Aug
3
2018

Laravel Mix is an abstraction on top of Webpack and aims to make Webpack super simple in 80% of use cases. It uses a simple syntax to compile SASS to CSS, minify JavaScript, compile from ES2016 to older JavaScript syntax, compile TypeScript and bundle files.

Installation:-

Laravel 5.4 comes with pre-installation with webpack but you must have nodejs and npm install on your machine.

Standalone:-

From the root of your application, run following commands.

->npm run -y
->npm install laravel-mix --save-dev
->cp -r node_modules/laravel-mix/setup/webpack.mix.js ./

Running Mix:-

To run all mix task :- npm run dev

To run all mix task and minify output :- npm run production

Compiling Stylesheet:-

Less :- less() method use to compile less in css.
open webpack.mix.js
write mix.less(‘Original file path’,’compile file path’);

Example :- mix.less('resources/assets/less/app.less', 'public/css');

Plain Css:-

If you want to concat some plain css into single file you can use :- style() method.
mix.style([
  'path of file 1’,
  'path of file 2’,
  'n num of file’
],'path of concat css file’ );

Example :-
mix.styles([
  'public/css/vendor/normalize.css',
  'public/css/vendor/videojs.css'
],'public/css/all.css');

Working with javascript:-

Mix provides several features to help you work with your JavaScript files, such as compiling ECMAScript 2015, module bundling, minification, and concatenating plain JavaScript files.

Example :- mix.js('resources/assets/js/app.js', 'public/js');

Vanilla js:-

Similar to combining stylesheet using mix.style() you can combine javascript using mix.script() method.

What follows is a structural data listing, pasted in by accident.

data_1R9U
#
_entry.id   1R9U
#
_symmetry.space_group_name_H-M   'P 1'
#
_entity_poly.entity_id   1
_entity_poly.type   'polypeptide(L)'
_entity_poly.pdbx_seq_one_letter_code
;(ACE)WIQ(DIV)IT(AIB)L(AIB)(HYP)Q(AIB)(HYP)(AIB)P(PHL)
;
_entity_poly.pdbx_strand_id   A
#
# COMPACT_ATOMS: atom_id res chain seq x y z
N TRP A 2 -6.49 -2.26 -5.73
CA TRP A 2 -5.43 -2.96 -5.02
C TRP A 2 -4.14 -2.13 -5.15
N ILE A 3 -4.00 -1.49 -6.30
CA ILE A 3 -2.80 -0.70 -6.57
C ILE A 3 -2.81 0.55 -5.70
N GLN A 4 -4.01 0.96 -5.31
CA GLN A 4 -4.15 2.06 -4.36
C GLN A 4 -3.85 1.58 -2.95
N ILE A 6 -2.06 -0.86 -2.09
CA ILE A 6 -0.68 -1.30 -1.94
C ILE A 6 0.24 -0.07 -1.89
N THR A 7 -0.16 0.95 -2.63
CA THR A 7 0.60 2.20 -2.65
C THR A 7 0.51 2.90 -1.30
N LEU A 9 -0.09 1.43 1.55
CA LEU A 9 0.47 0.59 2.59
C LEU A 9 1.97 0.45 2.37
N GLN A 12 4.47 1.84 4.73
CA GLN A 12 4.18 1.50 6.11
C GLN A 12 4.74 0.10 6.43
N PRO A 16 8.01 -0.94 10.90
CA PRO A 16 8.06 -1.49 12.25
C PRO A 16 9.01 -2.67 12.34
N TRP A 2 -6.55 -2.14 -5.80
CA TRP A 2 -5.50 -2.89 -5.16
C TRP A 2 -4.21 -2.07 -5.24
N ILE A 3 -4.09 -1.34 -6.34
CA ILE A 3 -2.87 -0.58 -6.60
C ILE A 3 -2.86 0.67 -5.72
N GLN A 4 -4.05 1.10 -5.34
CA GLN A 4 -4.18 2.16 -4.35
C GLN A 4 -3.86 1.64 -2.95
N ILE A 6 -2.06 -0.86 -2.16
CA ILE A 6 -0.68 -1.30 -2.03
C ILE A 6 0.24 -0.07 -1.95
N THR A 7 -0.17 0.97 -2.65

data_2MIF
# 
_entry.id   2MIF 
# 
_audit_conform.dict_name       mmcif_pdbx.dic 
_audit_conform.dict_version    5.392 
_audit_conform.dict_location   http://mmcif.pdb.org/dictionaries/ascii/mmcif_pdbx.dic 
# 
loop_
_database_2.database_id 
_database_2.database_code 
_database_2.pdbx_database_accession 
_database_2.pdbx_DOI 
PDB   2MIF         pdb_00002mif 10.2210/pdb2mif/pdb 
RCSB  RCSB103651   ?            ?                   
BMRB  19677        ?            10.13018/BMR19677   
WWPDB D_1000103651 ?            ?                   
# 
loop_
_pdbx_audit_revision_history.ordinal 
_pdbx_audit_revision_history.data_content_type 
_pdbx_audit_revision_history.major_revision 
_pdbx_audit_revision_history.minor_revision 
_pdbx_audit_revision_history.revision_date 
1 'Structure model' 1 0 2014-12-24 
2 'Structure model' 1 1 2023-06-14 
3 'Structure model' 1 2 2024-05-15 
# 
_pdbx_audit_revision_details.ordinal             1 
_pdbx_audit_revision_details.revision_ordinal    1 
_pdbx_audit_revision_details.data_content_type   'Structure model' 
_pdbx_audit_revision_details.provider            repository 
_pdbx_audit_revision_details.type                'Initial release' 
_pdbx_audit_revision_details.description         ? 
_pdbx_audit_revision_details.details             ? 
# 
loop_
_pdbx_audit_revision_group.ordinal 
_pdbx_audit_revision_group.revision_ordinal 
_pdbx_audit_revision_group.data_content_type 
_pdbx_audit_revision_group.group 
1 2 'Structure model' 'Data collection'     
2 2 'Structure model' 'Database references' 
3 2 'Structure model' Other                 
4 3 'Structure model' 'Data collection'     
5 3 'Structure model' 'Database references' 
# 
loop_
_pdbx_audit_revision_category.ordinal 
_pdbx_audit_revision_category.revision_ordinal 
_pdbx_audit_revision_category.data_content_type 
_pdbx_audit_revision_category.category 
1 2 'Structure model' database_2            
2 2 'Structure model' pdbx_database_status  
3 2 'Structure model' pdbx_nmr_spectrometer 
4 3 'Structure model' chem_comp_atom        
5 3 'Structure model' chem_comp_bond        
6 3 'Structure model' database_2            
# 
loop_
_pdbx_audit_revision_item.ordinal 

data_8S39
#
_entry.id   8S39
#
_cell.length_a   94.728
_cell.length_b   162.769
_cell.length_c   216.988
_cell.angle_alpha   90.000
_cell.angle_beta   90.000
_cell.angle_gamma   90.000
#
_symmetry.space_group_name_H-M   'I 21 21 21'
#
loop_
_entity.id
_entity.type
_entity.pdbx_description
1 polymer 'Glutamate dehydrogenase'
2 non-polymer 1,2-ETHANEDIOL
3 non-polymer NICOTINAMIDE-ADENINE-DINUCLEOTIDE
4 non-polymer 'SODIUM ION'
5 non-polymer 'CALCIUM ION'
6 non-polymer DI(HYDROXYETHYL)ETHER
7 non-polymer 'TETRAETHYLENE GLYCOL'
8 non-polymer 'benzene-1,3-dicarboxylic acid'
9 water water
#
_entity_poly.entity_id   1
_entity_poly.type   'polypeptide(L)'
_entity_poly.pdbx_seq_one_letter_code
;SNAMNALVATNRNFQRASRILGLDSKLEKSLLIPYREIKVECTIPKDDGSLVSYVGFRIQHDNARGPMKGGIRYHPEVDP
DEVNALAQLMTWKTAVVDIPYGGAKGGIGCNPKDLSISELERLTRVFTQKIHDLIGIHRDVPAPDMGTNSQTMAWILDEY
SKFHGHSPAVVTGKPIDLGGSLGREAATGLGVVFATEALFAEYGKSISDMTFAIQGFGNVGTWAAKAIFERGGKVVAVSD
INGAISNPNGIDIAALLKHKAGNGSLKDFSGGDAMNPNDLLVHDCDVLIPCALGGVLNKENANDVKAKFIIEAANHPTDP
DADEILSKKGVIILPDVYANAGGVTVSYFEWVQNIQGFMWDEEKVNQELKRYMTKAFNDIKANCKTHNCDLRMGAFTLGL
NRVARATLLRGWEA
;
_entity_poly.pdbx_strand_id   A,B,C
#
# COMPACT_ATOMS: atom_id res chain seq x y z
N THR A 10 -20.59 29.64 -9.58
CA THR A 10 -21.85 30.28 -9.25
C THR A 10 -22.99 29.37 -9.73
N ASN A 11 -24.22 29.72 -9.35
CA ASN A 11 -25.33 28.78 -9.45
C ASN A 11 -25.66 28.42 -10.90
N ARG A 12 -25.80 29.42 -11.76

Example :-
mix.scripts([
  'public/js/admin.js',
  'public/js/dashboard.js'
], 'public/js/all.js');

Autoloading:-

Webpack offers the necessary facilities to make a module available as a variable in every other module required by webpack. If you’re working with a particular plugin or library that depends upon a global variable, such as jQuery, mix.autoload() may prove useful to you.

Consider the following example:
mix.autoload({
         jquery: ['$', 'window.jQuery']
});

This snippet specifies that webpack should prepend var $ = require('jquery') to every location that it encounters either the global $ identifier, or window.jQuery. Nifty!

Event Hooks:-

It’s possible that you may need to listen for each time webpack has finished compiling. Perhaps you want to manually apply some bit of logic that is appropriate for your application. If so, you may use the mix.then() method to register any callback function.

Here’s an example:
mix.js('resources/assets/js/app.js', 'public/js').then(() => {
    console.log('web pack has finished building!');
});

Hot Module Replacement :-

Hot Module Replacement (or Hot Reloading) allows you to, not just refresh the page when a piece of JavaScript is changed, but it will also maintain the current state of the component in the browser. As an example, consider a simple counter component. When you press a button, the count goes up. Imagine that you click this button a number of times, and then update the component file. Once you do, the webpage will refresh to reflect your change, but the count will remain the same. It won’t reset. This is the beauty of hot reloading!

Versioning :-

To assist with long-term caching, Laravel Mix provides the mix.version() method, which enables file hashing such as app.js?id=8e5c48eadbfdd5458ec6. This is useful for cache-busting. Imagine that your server automatically caches scripts for a year, to improve performance. With versioning enabled, each time your code changes, a new hashed query string file will be generated. Consider the following webpack.mix.js file.

Example :-
let mix = require('laravel-mix');
mix.js('resources/assets/js/app.js', 'public/js')
.sass('resources/assets/sass/app.sass', 'public/css').version();

Above code generate different hash named file each time so you must use global mix() method in your views.

Example :-